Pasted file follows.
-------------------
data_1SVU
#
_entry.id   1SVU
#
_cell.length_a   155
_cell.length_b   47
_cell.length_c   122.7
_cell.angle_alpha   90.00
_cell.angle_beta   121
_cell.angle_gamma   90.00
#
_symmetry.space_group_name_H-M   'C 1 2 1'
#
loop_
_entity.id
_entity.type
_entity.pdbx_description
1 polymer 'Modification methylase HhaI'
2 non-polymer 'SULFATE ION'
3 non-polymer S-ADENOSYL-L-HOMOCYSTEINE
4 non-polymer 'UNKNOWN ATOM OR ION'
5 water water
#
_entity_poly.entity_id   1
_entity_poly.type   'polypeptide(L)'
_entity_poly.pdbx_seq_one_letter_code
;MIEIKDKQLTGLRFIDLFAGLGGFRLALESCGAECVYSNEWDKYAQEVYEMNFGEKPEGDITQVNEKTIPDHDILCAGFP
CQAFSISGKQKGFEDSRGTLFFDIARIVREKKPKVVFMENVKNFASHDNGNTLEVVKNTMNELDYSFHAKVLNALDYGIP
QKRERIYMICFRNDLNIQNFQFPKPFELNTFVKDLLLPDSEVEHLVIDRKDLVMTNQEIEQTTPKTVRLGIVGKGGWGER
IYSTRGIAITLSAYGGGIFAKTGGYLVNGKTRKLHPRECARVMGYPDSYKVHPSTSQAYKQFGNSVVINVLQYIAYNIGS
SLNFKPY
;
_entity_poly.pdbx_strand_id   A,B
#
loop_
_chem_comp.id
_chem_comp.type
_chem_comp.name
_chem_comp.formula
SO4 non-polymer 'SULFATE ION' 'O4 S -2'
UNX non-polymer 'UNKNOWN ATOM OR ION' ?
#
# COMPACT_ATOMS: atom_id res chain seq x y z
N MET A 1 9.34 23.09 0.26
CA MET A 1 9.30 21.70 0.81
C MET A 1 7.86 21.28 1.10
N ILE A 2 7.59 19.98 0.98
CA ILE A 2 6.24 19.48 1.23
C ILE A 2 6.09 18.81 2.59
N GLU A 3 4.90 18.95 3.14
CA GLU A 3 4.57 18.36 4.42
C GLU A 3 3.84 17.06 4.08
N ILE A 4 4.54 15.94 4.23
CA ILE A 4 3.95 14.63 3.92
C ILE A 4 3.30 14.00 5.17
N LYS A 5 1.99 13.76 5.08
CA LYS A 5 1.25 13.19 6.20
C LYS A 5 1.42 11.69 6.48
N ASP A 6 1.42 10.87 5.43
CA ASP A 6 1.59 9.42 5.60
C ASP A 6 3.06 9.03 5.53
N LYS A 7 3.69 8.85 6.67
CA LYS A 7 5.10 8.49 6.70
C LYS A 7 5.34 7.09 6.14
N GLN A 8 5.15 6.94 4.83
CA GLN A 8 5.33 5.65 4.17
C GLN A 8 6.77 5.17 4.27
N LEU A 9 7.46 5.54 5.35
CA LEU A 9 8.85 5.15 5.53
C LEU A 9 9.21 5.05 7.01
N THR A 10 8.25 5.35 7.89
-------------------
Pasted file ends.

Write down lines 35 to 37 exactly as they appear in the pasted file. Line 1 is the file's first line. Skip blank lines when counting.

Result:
loop_
_chem_comp.id
_chem_comp.type